Finally, the golden rule of restoration is that a work has to be reversible. Traditionally, Japan does not have a “restoration” culture but a “renovation/replacement” approach. They just rebuild temples when they are worn. They make new castles. In Japan a completely relacquered kawari kabuto might be seen as "restored" (but you won’t see that at the Tokyo National Museum anyway).
I hope it is now clear that speaking just of being pro or against “restoration” does not really make much sense. It is all a matter of what kind of work is needed and what we want to achieve.
Giuseppe
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Luc Taelman
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Re: On Restoration

Post by Luc Taelman » Tue May 15, 2018 11:24 am

I fully agree with this approach!
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John Wee Tom
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Re: On Restoration

Post by John Wee Tom » Tue May 15, 2018 1:43 pm

Very well said, Giuseppe. I think you have encapsulated the overall approach to restoration advocated by the JAS and most of our members.
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Kelly Schmidt
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Re: On Restoration

Post by Kelly Schmidt » Tue May 15, 2018 3:11 pm

Thank you, Giusseppe,

Very informative! Let us all consider, case by case, what is necessary.
Kelly Schmidt, Japanese Antique Auctions, Himeji, Japan

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Uwe Sacklowski
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Re: On Restoration

Post by Uwe Sacklowski » Tue May 15, 2018 5:01 pm

Absolutely my point of view!
Thanks Giuseppe!
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Henry Jones
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Re: On Restoration

Post by Henry Jones » Wed May 16, 2018 3:23 am

Ad idem ! 8-)

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Henry Jones
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Re: On Restoration

Post by Henry Jones » Wed Jun 20, 2018 8:09 pm

Video worth a watch.

From the Met's website:

"Conserving Japanese Works of Art in Foreign Collections - Art of the Samurai

The exhibition Art of the Samurai: Japanese Arms and Armor, 1156-1868, on view at the Met from October 2009 through January 2010, is drawn entirely from public and private collections in Japan. The first ever exhibition to be devoted to the subject of Japanese arms and armor conservation, it evokes the life and culture of the historic Japanese samurai.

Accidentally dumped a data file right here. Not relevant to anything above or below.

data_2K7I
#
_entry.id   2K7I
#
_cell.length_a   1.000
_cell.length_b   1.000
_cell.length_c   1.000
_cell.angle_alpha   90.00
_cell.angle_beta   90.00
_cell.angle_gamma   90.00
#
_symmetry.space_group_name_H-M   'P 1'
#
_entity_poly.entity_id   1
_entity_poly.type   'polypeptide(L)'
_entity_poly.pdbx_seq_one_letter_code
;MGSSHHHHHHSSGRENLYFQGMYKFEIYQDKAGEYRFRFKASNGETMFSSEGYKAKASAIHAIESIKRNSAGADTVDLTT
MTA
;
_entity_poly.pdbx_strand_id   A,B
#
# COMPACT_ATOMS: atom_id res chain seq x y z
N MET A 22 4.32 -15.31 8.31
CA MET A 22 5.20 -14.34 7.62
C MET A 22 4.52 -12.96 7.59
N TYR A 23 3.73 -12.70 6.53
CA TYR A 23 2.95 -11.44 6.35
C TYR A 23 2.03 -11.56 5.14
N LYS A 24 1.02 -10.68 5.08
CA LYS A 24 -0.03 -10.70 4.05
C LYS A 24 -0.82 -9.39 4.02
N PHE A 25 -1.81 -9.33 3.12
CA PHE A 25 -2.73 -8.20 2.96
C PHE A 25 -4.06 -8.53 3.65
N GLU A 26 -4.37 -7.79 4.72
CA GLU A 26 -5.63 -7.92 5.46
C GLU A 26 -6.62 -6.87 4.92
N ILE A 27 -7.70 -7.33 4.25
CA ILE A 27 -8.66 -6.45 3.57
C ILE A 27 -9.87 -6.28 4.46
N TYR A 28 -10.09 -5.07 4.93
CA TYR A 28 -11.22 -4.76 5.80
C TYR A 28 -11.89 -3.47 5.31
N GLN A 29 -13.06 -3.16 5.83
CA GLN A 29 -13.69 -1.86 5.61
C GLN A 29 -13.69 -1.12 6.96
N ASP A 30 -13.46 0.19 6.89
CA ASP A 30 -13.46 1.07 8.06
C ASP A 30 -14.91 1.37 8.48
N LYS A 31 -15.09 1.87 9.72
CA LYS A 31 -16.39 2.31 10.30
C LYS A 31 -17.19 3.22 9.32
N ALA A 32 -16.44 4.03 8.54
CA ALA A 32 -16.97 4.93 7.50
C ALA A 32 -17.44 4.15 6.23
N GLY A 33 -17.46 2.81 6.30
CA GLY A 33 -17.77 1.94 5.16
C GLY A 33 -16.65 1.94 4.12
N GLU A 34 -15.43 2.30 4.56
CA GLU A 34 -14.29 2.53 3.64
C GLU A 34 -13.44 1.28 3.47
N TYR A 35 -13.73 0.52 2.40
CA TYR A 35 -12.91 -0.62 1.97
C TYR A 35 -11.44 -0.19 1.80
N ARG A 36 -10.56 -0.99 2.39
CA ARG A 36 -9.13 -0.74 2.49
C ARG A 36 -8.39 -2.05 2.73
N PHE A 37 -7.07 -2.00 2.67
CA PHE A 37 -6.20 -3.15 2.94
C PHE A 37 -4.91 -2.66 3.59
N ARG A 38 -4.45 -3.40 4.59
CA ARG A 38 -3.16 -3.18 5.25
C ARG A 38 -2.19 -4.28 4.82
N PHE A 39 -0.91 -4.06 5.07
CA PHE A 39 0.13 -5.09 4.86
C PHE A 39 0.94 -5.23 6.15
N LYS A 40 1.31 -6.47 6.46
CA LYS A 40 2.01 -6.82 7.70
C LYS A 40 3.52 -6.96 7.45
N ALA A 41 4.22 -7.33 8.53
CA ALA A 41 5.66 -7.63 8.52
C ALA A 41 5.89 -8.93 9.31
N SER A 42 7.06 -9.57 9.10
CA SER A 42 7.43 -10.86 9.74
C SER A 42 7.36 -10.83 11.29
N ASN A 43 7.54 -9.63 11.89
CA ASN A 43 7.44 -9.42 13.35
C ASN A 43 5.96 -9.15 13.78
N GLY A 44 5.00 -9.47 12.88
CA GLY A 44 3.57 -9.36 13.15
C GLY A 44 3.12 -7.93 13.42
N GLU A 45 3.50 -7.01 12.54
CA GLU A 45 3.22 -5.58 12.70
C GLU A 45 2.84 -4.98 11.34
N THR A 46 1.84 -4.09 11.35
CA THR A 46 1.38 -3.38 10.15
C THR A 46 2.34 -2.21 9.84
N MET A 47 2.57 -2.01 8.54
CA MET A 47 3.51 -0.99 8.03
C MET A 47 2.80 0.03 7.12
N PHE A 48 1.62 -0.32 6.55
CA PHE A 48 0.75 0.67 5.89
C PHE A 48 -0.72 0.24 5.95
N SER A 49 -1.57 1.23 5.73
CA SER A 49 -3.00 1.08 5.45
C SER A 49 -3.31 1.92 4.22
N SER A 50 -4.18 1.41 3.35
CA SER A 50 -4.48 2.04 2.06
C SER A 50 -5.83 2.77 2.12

Mr. Suzuki describes the work of the Project for the Conservation of Japanese Art Objects Overseas, an initiative to repair Japanese art objects in foreign collections, and has worked on many owned by the Metropolitan Museum. "These art objects have an important role as cultural ambassadors," he explains, but many have deteriorated over time. This show celebrates the conservation of Japanese art objects, presenting artworks of an exceptional quality in hopes of promoting mutual cultural respect and understanding.

Norio Suzuki, Director-General, National Research Institute for Cultural Properties, Tokyo; introduced by Victor Harris, Keeper Emeritus of Japanese Antiquities, British Museum, honorary librarian of The Japan Society, and author and art consultant"

https://www.metmuseum.org/metmedia/vide ... rks-of-art

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Giuseppe Piva
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Re: On Restoration

Post by Giuseppe Piva » Fri Jun 22, 2018 1:44 pm

thank you Henry!
I am glad he points out how urushi is not suitable for restoration, while new synthetic resins are reversible and easy to use.
Giuseppe
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Luc Taelman
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Re: On Restoration

Post by Luc Taelman » Mon Jun 25, 2018 6:23 am

I think many will be surprised by this theory.
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John Wee Tom
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Re: On Restoration

Post by John Wee Tom » Mon Jun 25, 2018 12:59 pm

Giuseppe Piva wrote:
Fri Jun 22, 2018 1:44 pm
I am glad he points out how urushi is not suitable for restoration, while new synthetic resins are reversible and easy to use.
But Giuseppe, he ends by saying that in Japan, urushi is still the preferred and more widely used method of restoration...and that ongoing discussion continues and is important.